Take the sting out of mistakes by admitting your own blunders
Spelling is a real issue for many teenagers. With the rise of social media and advances in communication technology, emoticons, acronyms and slang are taking centre stage, and the need for correct spelling in day-to-day writing tends to be far from young people's minds.
But the fear of exams changes that. Good spelling can be the difference between two grades, so suddenly students become interested. Indeed, the teenagers I teach often highlight spelling as a major area of concern in the run-up to exams.
When I was at school, spelling was my Achilles heel and little help was available. So now, as an English teacher, I ensure that my classes practise the skill of spelling daily.
Checking spelling has to become just another part of the lesson - it has to be seen as normal - and it is up to teachers to create this environment. My students frequently see me using a dictionary. When someone asks me how to spell a word I never reel off the answer automatically; instead, I turn to the dictionary. Thus, my classroom has become a place where it is safe to get spelling wrong and where students are encouraged to work out the answer independently using the resources provided.
To help my pupils on their way, I often give them the first three letters of a word and ask them to find the rest in the dictionary. Even in my marking, I circle incorrect words and write the first three letters above. Students are then expected to find the right spelling.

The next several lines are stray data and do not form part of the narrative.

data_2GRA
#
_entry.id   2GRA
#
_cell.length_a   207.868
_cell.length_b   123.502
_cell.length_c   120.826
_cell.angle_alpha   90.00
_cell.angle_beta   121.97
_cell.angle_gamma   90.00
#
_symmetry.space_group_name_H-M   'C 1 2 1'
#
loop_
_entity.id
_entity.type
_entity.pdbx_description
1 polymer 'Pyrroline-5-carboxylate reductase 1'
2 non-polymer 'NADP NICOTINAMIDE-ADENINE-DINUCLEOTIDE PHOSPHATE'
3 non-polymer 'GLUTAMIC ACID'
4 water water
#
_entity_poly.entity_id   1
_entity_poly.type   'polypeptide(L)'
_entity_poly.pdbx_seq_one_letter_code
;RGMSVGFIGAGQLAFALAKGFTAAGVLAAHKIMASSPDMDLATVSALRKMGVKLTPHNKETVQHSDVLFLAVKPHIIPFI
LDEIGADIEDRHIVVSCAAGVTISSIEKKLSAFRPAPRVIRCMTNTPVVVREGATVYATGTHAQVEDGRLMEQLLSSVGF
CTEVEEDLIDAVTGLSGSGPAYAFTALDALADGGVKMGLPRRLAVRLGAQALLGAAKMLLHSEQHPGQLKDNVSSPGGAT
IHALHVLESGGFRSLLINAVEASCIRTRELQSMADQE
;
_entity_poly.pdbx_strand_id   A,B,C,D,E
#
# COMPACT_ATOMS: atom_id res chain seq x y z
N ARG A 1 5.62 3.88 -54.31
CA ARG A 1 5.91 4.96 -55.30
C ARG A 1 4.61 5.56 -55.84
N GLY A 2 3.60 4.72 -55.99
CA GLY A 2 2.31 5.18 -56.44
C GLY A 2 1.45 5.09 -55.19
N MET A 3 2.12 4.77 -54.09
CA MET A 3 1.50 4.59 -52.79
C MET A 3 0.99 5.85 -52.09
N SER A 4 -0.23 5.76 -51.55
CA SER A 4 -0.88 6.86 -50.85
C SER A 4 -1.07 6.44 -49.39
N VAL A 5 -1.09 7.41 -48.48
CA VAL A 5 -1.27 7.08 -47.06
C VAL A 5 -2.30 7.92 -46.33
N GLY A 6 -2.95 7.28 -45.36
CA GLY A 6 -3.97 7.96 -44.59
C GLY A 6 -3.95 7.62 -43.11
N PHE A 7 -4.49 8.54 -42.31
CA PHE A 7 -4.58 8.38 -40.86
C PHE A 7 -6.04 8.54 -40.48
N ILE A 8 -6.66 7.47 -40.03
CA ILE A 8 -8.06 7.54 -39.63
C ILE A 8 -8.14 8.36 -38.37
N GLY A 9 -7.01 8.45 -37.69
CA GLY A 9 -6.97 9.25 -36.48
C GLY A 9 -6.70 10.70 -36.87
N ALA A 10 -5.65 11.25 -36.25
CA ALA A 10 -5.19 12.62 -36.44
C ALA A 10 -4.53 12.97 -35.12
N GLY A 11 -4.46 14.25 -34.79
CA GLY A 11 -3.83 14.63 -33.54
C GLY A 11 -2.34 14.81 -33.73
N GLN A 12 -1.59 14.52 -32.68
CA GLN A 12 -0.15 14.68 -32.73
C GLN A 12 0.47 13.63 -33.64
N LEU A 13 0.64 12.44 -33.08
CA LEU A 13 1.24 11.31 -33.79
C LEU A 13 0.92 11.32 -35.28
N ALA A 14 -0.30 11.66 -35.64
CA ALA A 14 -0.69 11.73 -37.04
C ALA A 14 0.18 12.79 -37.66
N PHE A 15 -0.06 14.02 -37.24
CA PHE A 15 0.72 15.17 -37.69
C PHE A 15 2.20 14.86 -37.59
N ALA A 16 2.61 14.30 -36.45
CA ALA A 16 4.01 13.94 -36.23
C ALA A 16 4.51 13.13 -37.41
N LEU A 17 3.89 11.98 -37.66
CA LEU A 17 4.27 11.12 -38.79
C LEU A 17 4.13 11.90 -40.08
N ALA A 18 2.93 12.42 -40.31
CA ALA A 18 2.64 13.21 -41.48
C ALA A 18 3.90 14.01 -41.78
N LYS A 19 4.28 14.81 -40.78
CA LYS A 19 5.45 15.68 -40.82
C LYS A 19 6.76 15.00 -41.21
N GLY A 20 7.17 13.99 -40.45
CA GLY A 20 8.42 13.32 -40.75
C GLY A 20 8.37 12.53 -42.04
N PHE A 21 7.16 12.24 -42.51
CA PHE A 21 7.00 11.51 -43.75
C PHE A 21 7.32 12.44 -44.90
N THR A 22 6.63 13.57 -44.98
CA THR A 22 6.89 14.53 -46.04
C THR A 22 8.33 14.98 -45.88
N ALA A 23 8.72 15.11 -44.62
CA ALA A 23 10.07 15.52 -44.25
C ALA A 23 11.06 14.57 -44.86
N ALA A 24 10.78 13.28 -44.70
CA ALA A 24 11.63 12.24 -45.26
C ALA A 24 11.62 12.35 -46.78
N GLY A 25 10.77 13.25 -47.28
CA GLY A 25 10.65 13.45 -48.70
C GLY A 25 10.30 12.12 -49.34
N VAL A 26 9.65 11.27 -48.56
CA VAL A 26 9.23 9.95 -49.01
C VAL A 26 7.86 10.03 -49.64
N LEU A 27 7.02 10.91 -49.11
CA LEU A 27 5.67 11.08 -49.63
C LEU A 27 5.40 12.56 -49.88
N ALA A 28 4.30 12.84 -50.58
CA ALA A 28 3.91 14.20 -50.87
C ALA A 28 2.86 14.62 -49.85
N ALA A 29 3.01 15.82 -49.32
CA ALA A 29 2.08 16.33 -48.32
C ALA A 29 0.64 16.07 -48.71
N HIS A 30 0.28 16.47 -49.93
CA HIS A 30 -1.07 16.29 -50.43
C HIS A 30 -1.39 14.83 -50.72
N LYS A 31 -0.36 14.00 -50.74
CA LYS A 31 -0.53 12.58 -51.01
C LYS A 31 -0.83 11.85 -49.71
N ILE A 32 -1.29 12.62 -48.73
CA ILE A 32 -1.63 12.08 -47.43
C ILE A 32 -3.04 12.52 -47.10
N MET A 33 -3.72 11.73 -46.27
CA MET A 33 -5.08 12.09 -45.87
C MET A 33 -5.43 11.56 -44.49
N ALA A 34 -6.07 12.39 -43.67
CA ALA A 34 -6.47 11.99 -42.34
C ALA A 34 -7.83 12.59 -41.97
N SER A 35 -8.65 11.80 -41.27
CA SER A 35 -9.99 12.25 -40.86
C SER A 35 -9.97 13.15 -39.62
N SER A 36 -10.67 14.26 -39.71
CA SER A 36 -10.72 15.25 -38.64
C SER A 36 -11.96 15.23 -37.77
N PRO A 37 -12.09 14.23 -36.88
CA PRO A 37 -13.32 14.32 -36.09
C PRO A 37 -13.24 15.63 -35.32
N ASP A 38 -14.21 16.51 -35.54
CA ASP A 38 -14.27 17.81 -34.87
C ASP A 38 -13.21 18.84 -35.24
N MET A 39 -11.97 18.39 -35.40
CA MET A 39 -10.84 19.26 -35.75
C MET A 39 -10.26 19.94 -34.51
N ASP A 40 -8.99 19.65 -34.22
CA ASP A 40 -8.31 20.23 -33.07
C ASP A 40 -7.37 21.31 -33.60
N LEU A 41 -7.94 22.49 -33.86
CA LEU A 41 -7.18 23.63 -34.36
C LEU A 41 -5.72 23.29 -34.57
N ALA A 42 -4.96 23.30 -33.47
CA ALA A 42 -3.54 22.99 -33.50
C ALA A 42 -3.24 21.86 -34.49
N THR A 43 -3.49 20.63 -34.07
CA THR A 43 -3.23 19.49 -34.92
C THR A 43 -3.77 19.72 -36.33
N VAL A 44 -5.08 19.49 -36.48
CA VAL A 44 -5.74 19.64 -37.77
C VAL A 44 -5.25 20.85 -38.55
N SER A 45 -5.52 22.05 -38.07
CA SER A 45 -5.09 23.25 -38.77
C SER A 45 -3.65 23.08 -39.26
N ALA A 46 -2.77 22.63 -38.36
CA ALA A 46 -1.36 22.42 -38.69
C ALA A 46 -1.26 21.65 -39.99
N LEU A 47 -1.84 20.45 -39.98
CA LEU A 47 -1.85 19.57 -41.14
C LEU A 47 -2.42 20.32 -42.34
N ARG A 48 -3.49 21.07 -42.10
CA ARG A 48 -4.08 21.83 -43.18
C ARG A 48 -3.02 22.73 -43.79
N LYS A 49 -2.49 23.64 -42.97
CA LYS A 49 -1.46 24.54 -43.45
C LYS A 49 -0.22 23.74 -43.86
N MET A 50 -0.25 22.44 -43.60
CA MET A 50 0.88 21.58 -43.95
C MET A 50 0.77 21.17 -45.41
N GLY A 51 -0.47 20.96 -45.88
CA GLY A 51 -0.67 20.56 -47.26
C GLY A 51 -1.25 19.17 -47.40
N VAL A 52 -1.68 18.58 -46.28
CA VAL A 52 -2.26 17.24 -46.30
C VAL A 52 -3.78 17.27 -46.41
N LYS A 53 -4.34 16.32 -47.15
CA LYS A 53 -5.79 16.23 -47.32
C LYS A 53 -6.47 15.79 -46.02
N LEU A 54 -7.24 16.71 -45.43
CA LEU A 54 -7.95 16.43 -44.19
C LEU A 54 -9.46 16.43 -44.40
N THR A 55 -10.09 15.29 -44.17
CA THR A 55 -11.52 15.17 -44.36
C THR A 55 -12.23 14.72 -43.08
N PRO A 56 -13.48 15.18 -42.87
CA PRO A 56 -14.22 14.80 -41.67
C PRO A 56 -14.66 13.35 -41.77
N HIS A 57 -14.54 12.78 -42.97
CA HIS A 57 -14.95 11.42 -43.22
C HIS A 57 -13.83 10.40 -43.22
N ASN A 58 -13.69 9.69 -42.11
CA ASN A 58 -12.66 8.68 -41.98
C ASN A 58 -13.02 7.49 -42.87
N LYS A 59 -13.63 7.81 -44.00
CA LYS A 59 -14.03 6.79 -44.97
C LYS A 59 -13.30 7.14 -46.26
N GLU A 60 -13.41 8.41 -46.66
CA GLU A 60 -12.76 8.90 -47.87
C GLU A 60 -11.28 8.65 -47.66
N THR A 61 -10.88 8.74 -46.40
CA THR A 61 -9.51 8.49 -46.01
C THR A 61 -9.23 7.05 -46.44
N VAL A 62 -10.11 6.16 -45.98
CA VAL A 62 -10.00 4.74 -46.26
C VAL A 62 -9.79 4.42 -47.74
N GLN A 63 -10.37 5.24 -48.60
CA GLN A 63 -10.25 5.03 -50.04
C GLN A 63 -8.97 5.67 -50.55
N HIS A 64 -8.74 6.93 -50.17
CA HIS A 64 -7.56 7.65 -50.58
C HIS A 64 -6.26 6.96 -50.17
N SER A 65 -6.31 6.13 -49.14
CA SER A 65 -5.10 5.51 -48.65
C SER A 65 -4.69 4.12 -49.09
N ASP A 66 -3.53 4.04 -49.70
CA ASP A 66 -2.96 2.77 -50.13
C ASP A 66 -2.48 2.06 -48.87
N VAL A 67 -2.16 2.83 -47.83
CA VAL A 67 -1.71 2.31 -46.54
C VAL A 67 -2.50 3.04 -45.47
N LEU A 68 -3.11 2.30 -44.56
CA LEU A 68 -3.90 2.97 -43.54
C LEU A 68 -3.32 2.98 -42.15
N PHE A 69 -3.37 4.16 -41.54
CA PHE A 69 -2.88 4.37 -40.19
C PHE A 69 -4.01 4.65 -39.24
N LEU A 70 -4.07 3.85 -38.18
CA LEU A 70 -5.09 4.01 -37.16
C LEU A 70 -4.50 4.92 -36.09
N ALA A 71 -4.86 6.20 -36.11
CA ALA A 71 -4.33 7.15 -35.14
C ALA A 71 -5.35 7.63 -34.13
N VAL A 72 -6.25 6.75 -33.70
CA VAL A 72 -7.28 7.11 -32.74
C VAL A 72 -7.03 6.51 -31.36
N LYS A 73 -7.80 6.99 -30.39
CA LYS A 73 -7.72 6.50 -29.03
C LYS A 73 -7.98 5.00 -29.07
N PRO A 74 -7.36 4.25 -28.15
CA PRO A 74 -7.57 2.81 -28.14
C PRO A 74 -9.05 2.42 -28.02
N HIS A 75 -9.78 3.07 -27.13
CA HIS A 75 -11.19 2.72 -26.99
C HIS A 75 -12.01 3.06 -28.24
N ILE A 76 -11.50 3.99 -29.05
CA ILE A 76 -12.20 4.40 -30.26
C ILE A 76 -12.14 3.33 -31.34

All for one, one for all
But spelling should be a whole-school initiative, not just something for English teachers to tackle.
Fortunately, this has already happened in my school. We have implemented spelling strategies that every teacher can use: creating wordtopic banks; adding a page in the school planner for lists of commonly misspelled words; securing funding for dictionaries; and introducing green-pen marking so that students can circle words they think may be spelled wrongly and then check them.
These initiatives mean that pupils know they can get spelling support in any lesson and from any teacher. And because the resources are the same in every class, students have the consistency they need to improve their spelling.
Schools can build on the methods used in class with extracurricular strategies. Our English department holds weekly drop-in sessions in which we focus on various spelling techniques, including sounding out, finding patterns, and cover and repeat. The sessions are targeted at the weakest students but all are welcome.
With all these strategies and resources, there is just one basic rule: let students see you get it wrong. When I'm standing in front of 32 teenagers, attempting to remember their target grades and where we are in the curriculum, while at the same time dealing with behavioural issues and trying to recall how Jimmy prefers to learn, my spelling occasionally goes awry. It's inevitable, so don't try to hide it. By showing your class how to respond - spotting that it is wrong, grabbing a dictionary and looking it up - you will teach your students that spelling is not scary. And, most importantly, you will show them that it's a skill they can master.
Georgia Neale is an English teacher in the South of England
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